Evaluation of change in nanostructure through the heat treatment of carbon materials and their durability for the start/stop operation of polymer electrolyte fuel cells

Electrochimica Acta, Volume 97, 2013, Pages 33-41.
Xiaojing Zhao, Akari Hayashi, Zhiyun Noda, Ken’ichi Kimijima, Ichizo Yagi, Kazunari Sasaki.

 

Faculty of Engineering, Kyushu University, 744 Motooka, Nishi-ku, Fukuoka 819-0395, Japan and

International Research Center for Hydrogen Energy, Kyushu University, 744 Motooka, Nishi-ku, Fukuoka 819-0395, Japan and

International Institute for Carbon-Neutral Energy Research (WPI-I2CNER), Kyushu University, 744 Motooka, Nishi-ku, Fukuoka 819-0395, Japan and

Next-Generation Fuel Cell Center (NEXT-FC), Kyushu University, 744 Motooka, Nishi-ku, Fukuoka 819-0395, Japan and

FC-Cubic TRA, 2-3-26 Aomi, Koto-ku, Tokyo 135-0064, Japan.

 

Abstract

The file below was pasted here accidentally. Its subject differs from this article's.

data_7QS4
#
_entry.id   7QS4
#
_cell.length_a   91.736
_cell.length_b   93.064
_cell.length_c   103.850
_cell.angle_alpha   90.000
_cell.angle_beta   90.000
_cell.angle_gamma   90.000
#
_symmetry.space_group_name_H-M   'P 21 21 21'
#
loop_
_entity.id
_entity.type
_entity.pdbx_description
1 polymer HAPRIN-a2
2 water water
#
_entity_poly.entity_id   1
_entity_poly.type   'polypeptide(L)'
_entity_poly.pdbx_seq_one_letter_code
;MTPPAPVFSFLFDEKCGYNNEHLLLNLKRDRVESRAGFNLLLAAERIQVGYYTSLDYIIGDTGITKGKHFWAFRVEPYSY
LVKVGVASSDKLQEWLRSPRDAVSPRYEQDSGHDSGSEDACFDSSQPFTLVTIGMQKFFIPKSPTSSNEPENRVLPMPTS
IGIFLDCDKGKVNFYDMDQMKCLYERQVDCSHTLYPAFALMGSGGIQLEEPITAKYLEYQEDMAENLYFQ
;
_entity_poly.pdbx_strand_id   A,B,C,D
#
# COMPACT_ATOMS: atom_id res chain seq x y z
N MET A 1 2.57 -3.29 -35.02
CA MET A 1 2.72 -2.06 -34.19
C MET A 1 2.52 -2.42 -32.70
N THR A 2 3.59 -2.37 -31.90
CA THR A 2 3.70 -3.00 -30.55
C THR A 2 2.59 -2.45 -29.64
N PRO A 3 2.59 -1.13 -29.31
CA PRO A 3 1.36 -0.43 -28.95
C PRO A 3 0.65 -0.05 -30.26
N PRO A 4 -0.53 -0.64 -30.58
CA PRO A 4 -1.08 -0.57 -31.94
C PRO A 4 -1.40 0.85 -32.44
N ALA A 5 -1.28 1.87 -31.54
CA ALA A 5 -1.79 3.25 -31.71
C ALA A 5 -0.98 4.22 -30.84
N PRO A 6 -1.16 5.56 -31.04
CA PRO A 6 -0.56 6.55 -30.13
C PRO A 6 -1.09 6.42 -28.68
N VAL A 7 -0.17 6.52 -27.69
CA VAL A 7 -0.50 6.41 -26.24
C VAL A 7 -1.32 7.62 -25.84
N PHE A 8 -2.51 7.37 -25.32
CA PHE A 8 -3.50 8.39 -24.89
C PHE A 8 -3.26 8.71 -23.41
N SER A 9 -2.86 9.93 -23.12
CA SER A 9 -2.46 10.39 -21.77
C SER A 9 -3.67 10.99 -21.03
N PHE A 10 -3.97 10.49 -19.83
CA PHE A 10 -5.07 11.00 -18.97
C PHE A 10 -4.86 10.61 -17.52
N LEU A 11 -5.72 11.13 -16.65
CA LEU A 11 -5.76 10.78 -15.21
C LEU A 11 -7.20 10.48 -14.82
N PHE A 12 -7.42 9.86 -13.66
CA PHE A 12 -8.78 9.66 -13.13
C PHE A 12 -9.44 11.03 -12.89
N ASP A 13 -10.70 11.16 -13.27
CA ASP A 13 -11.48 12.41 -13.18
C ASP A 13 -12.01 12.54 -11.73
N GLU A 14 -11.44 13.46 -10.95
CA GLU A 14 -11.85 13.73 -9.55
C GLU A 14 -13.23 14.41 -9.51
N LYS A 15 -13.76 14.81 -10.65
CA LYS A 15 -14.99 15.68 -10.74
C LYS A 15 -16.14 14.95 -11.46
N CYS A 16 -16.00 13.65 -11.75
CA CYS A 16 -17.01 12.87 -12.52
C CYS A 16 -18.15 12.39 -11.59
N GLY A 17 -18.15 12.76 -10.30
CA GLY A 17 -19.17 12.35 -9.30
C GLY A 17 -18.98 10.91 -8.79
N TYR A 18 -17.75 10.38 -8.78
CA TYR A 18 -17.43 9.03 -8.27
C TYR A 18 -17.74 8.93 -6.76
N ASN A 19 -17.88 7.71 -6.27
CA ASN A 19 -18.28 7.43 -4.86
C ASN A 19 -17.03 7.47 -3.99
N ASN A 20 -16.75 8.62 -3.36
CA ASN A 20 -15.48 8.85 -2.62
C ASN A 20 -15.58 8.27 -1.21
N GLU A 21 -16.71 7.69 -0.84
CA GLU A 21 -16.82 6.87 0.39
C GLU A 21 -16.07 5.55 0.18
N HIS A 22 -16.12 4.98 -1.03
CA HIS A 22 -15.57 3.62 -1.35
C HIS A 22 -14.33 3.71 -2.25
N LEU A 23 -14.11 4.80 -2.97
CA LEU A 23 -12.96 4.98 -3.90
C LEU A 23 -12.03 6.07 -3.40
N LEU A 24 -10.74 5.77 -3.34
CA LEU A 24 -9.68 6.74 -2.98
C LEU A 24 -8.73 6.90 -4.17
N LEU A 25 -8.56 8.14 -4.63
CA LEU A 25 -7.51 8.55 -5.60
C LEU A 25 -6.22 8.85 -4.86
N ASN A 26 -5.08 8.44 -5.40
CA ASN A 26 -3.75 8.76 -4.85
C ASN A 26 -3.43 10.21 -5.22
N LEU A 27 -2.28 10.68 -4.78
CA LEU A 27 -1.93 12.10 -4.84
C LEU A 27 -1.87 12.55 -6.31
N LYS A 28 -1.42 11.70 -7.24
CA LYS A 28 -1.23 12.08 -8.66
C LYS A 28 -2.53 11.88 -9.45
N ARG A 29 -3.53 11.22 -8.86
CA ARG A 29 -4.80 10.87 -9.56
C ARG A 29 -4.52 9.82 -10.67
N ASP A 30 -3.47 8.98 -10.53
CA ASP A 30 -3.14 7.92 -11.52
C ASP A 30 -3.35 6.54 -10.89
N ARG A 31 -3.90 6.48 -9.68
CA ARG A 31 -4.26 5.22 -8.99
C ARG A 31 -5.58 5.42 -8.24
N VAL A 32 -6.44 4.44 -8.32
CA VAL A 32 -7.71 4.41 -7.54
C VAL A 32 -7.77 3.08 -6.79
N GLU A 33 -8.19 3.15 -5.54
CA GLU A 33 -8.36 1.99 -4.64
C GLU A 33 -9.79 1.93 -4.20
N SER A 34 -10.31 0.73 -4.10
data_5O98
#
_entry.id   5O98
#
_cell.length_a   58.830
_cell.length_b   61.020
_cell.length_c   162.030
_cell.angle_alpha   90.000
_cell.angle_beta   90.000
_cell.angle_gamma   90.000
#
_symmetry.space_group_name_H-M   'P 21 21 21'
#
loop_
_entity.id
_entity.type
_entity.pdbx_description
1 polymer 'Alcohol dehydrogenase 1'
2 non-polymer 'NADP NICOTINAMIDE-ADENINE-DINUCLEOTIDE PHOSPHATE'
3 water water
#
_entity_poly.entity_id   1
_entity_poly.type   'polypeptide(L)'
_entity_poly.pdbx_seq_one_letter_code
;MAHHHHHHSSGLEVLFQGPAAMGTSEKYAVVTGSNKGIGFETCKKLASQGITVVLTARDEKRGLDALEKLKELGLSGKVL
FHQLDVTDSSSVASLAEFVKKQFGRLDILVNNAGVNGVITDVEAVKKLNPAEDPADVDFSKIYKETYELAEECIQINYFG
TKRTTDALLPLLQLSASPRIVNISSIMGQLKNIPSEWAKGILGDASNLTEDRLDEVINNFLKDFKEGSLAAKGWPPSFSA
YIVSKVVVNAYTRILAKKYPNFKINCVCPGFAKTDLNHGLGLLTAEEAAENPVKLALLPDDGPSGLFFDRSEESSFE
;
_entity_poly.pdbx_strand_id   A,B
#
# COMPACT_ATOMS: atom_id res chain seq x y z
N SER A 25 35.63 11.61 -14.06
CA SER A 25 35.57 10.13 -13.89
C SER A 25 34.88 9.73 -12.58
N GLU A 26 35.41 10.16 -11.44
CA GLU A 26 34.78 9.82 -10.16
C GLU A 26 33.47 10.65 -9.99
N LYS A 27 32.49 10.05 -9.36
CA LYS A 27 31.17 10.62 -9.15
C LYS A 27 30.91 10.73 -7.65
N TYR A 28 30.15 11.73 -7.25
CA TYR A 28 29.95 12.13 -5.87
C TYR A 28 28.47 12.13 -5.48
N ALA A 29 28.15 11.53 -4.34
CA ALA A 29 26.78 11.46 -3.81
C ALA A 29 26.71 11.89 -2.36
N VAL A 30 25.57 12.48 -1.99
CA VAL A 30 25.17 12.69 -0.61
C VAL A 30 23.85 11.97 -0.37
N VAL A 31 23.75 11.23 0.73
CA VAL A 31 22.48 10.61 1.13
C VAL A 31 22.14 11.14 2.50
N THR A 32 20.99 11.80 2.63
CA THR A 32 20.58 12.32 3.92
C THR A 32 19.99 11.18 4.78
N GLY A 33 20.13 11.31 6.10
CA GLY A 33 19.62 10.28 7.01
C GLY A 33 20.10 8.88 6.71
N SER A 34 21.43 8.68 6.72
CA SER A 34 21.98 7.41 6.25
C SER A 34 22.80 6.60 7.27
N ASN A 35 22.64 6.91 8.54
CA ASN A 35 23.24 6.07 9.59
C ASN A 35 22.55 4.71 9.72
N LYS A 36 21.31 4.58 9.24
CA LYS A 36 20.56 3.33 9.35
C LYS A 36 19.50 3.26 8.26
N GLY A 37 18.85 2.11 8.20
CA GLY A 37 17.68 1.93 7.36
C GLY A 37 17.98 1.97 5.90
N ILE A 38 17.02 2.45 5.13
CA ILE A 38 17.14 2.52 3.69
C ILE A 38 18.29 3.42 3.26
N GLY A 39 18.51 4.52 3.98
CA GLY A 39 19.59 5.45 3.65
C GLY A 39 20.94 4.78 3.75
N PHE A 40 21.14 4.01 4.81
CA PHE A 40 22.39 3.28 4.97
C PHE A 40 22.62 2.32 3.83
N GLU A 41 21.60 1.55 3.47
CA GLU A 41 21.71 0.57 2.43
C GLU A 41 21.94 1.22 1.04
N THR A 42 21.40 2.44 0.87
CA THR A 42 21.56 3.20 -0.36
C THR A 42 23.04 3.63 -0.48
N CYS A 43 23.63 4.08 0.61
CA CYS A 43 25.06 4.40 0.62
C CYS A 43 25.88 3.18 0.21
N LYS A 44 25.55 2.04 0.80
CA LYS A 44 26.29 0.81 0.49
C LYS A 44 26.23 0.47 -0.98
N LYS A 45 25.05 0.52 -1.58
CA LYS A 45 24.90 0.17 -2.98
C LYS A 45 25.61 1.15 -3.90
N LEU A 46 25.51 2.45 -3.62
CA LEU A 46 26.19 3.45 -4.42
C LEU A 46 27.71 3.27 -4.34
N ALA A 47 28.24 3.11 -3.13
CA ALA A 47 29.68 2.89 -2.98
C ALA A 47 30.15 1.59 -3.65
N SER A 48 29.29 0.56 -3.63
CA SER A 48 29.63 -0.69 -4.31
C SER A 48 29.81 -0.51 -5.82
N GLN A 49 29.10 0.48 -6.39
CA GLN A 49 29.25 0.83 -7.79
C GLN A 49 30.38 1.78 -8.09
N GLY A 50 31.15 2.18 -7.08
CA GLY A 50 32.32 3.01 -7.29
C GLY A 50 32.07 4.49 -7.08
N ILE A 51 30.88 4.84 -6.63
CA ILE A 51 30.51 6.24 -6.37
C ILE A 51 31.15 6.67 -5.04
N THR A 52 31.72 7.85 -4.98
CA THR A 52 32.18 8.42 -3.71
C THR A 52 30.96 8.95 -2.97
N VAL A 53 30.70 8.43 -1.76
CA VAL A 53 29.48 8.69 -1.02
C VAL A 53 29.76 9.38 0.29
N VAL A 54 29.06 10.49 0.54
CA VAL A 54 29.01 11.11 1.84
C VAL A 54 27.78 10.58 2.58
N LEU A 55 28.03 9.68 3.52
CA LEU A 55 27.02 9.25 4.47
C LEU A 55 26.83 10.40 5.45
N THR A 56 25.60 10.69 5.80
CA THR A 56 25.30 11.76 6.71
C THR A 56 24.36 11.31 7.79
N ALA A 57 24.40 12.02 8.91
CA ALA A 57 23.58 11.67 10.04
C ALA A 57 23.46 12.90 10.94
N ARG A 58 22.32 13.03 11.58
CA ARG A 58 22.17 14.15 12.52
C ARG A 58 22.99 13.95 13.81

Carbon supports of electrocatalysts for polymer electrolyte fuel cells were heat treated with the aim of proposing carbon materials with high corrosion resistance and with the sufficient nanostructure to interact with platinum particles, simultaneously. Two kinds of commercially available state-of-the-art carbon black materials, Vulcan XC-72 and Ketjen Black EC600-JD, were heat treated at 1100, 1600, and 2000 °C in order to produce the graphitized surface. Eight different Pt/C catalysts were synthesized, and their durability was examined using an electrochemically accelerating potential cycle protocol, considering a practical condition of fuel cell vehicles. Their durability was evaluated through the change in electrochemically active surface area, oxygen reduction reactivity, and platinum particles in TEM images. As expected, higher graphitization degree lead to increasing in corrosion resistance, but at the same time resulted in reducing the immobilization ability of platinum on carbon supports. Therefore, an optimum condition with both high corrosion resistance and sufficient interaction with platinum particles was investigated. Consequently, in this study we have found graphitization at 1600 °C is an optimum temperature among 1100, 1600, and 2000 °C to obtain highest durability for Pt/C catalysts, and the graphitization degree is an important factor to develop catalysts with high durability.

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